Observations on Healthcare Marketing in India

A. India is unique in healthcare marketing. In most developed countries healthcare is insurance driven. In India on the other hand, hospital and doctor brands are largely driven by the direct payments made by individuals for procedures, services and care.

This leads to healthcare brands advertising in a plethora of ways such as

  • Newspaper inserts
  • Health camps in colonies
  • Radio ads
  • SMS promotions
  • Testimonials of patients
  • Doctor promotions via Ads and PR
  • Public health messaging
  • Social (Digital) platforms

B. Over and above all this, hospitals and doctor brands also attract a large number of international patients. A testimony to this is the fact that the lobby of almost every Delhi hospital is now full of patients from all across the world. Looking more like an international airport than a hospital waiting lounge. The above channels of outreach then have an additional aim of attracting international patients too.

C. In the past 10 years, Healthcare advertising has moved from reticence to over the top, endless stream of communication, where every disease is promoted as serious and significant, needing specialists and testing. World heart day, World Diabetes day etc are given extraordinary coverage as well as Mothers day where hospital brands suggest special women’s health packages. Healthcare services now come in all shapes and sizes – post operative care, emergency care, web platforms for everything, wellness brands – but what is missing is an integrated approach towards the customer. Many a times customers are left feeling that they are just a body for multiple testing and procedures but no specialist wants to speak to the other and patients are increasingly being left to fend for themselves.

D. Some hospitals have also started outsourcing important services like labs, dental care and IVF to external specialists which has its own set of customer experience issues. Hospitals are also setting up sub brands. Initially hospital departments such as Ortho, Neuro became brands and now increasingly specific treatments such IVF are being branded.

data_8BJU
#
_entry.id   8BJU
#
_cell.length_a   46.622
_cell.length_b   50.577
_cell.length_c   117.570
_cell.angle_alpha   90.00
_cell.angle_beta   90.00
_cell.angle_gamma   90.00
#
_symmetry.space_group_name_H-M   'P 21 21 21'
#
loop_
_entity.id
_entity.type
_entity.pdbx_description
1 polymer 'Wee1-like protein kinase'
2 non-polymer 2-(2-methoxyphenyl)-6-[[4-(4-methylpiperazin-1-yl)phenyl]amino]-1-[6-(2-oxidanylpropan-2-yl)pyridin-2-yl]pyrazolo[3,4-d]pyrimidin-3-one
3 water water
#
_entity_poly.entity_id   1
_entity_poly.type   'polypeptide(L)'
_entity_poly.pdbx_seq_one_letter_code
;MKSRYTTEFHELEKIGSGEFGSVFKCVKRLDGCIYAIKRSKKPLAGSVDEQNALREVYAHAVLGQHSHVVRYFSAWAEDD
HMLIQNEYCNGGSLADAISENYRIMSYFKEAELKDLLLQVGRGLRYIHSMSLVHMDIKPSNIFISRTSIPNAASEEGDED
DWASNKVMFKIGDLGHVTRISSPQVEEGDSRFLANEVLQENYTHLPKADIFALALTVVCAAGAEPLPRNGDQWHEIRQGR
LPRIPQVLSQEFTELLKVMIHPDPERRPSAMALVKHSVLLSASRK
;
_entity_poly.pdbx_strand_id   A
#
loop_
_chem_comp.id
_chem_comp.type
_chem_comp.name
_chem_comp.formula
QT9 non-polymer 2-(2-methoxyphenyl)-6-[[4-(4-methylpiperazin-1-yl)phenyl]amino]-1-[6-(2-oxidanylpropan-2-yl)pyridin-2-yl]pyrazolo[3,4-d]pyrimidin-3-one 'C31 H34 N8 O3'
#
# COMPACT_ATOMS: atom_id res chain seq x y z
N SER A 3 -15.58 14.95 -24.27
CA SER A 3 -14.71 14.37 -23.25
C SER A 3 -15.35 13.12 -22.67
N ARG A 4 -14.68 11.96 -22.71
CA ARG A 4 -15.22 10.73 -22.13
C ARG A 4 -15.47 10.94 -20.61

E. The big question though is, “Does the customer trust the system?” There is a recent book on this but you don’t have to look far to find cases that point to an increasing mistrust of the doctor, the procedure and even the hospital. You just need to search within facebook to find instances where patients trust has been broken. What are you doing to me? How much is it going to cost me? Do I even need it? – Maybe a Trip Advisor kind of customer rating system of healthcare is really what is needed now.

F. For the people who have health insurance, things are not any simpler. As things stand today, a Rs 24 lac insurance is roughly 1 month of ICU care. Where will this lead to? There is mistrust between the 3 parties – patients, hospitals and insurance.

G. The challenge with hospital brands is one of scalability. One can get funds to build buildings, buy expertise and instil processes. But trust, transparency and belief in brand are priceless. That’s really the challenge for hospital branding! The patient needs to be at the centre of decision making. The emphasis instead, is on procedure and increasing length of hospital stays.

H. It’s really not about buying the latest equipment but actually making information available to customers whenever they need it and providing them with integrated care pathways.

Branded Chemists in India

Some observations on Branded Chemists in India, from the customer’s perspective:
1. None of the branded pharmacy chains have got their act together. They have gone about adding SKU‘s but in the process have lost their ability to provide the core service.
2. It takes far too long in such stores for them to fill out prescriptions.